Montgomery County's top state law enforcement official, the man charged with prosecuting criminals from trespassers to murderers, is personally going after a new breed of criminal - the parking violator.
For the past week, state's attorney Andrew Sonner, fed up with hordes of illegally parked cars clogging the spaces meant for the use of visitors to his Rockville office, has been writing out his own $5 and $10 parking tickets for cars that over-stay the two-hour limit.
His ticket-writing campaign has been a huge success, he says, opening up spaces that has appeared to be lost to errant violators forever. It has also caused a small uproar in the county attorney's office, where officials say Sonner has no authority to do what he is doing.
Sonner says that he does - that a state's attorney in Maryland has the legal power to prosecute all criminal violations, and if he has the right to prosecute people, then he has the right to charge them. Besides, he says, he had to do something about the situation.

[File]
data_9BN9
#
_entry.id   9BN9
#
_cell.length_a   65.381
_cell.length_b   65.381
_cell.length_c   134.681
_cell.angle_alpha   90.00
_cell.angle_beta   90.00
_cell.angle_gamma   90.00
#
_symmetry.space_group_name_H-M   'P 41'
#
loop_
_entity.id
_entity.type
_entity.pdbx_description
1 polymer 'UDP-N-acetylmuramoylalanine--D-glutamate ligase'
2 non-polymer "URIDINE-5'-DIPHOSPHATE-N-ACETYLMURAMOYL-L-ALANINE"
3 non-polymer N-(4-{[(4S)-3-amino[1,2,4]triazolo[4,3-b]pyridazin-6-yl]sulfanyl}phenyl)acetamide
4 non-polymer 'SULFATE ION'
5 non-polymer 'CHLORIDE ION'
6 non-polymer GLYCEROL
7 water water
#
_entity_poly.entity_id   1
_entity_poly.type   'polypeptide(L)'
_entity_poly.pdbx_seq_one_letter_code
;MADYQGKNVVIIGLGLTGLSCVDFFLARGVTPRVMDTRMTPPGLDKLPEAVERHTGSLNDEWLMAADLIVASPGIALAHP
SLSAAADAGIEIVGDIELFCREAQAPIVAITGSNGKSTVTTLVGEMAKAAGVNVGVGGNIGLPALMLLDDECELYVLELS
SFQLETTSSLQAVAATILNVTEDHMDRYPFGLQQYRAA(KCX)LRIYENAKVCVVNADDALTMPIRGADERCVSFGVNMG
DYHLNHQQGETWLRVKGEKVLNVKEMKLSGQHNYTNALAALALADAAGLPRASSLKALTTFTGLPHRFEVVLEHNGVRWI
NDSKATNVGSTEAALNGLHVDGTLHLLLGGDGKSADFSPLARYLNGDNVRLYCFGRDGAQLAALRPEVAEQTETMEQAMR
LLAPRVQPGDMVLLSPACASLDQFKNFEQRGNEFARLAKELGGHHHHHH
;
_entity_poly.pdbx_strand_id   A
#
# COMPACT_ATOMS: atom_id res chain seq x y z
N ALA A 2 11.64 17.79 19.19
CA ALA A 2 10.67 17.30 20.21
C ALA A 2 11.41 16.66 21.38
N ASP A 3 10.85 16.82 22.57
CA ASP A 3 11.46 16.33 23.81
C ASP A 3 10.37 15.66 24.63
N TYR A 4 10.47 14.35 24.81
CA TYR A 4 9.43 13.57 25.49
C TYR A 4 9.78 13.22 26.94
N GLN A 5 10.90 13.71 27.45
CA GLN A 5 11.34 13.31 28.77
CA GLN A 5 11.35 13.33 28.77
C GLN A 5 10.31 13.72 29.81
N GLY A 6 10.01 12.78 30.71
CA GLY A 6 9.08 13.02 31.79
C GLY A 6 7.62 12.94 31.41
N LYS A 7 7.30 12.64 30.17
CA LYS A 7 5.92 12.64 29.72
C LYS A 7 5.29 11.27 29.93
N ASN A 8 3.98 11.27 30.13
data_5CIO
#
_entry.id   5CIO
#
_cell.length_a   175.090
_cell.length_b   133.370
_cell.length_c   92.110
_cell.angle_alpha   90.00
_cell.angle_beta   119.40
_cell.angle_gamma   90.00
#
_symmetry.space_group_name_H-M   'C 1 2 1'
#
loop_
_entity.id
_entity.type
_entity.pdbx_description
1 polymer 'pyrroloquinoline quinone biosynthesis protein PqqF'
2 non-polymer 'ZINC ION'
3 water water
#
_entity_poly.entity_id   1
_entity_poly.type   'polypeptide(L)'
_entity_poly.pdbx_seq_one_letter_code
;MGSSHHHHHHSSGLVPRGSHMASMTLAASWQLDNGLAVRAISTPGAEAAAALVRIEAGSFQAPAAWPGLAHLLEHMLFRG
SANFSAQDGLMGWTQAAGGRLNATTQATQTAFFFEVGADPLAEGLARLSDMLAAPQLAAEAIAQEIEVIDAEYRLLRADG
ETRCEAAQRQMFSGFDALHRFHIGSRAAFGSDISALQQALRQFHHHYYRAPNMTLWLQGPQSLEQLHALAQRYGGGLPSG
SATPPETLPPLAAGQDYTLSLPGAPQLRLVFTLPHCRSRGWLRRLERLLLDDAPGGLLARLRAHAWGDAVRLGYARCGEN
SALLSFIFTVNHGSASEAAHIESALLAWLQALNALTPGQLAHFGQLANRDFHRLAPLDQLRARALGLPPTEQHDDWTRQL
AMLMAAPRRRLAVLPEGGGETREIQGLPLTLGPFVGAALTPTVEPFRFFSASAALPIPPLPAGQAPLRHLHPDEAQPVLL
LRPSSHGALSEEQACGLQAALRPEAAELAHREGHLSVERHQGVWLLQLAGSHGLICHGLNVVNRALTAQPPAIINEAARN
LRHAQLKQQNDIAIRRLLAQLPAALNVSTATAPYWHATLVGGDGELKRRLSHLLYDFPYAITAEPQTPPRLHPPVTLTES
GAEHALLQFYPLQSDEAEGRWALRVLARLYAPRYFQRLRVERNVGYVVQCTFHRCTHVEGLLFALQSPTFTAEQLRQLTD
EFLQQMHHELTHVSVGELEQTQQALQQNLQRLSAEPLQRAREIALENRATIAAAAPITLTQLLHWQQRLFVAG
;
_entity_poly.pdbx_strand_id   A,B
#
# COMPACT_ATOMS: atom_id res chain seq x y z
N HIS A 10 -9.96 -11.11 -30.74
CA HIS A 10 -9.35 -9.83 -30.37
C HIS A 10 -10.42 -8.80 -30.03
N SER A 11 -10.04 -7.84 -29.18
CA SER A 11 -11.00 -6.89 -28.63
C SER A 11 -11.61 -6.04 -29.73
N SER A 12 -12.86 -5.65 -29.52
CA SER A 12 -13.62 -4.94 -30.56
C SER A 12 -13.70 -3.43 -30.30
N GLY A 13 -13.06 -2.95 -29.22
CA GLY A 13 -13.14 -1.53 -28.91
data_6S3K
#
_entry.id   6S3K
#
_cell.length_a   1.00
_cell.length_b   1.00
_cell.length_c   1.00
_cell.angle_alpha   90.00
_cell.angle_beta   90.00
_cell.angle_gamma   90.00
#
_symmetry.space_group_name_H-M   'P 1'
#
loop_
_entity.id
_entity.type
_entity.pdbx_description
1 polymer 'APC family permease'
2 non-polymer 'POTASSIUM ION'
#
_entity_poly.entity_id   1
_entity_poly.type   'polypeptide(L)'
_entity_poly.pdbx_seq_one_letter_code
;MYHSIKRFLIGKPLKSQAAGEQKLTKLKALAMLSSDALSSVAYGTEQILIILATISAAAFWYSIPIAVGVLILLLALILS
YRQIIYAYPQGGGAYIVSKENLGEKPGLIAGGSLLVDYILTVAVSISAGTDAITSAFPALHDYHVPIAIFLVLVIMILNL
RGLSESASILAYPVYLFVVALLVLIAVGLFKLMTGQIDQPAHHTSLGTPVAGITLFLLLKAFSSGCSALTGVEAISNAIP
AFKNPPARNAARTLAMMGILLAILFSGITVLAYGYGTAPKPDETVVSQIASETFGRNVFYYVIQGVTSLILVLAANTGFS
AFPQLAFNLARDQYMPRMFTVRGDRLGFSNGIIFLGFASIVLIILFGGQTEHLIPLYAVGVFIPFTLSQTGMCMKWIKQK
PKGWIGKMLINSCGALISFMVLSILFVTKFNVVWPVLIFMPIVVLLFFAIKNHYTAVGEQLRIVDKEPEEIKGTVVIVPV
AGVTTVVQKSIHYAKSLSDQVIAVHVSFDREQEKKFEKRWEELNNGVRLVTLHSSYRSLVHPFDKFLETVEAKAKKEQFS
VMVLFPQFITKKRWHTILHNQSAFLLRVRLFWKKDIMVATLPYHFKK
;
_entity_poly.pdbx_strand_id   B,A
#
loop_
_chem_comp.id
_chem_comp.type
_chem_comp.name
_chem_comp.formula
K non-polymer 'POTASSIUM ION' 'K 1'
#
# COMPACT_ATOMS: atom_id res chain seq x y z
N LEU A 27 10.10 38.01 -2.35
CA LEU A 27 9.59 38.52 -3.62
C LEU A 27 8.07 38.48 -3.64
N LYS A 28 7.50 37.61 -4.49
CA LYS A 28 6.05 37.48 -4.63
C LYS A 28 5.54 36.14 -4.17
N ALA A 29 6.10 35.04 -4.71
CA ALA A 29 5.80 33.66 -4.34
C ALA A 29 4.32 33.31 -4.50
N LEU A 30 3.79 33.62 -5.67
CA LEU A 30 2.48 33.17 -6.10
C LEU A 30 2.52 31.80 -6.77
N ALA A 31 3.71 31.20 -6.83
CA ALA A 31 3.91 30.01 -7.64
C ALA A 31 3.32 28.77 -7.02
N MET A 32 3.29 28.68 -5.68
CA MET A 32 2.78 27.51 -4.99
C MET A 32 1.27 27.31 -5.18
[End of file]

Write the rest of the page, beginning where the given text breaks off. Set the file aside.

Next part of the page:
"For days and days, the lot would be filled up from 8 a.m. to the close of business at 5 p.m. with no spaces at all for the people who need to come to our office," he said. "We had to do something."
An aide, Timothy Clarke, said that for the past year and a half, since the state's attorney's office had moved to its present location in a four-story building near the county courthouse, people who had to come to the office on business had been unable ot find parking spaces.
Sonner said that the final straw came just over a week ago, when "we had a meeting here where people had come from miles around, and they couldn't find one single space. We asked the police to come, and when they didn't, I asked one of the court officials at our meeting what to do. He suggested getting a ticket book and using it. So I did."
Sonner gave out 24 tickets last Friday but only three or four a day afterwards as word got around.
Francis Lacey, who as assistant Montgomery County attorney has been researching the matter, concluded that not only is Sonner exceeding his authority but he's been doing it all wrong - not citing the full statute on some tickets and sometimes fining the violator the wrong amount of money.
"If an idividual wants to pay a ticket, he should pay it," Lacey said. "If he wants to take it to court and fight it, he can challenge his (Sonner's) authority to issue it."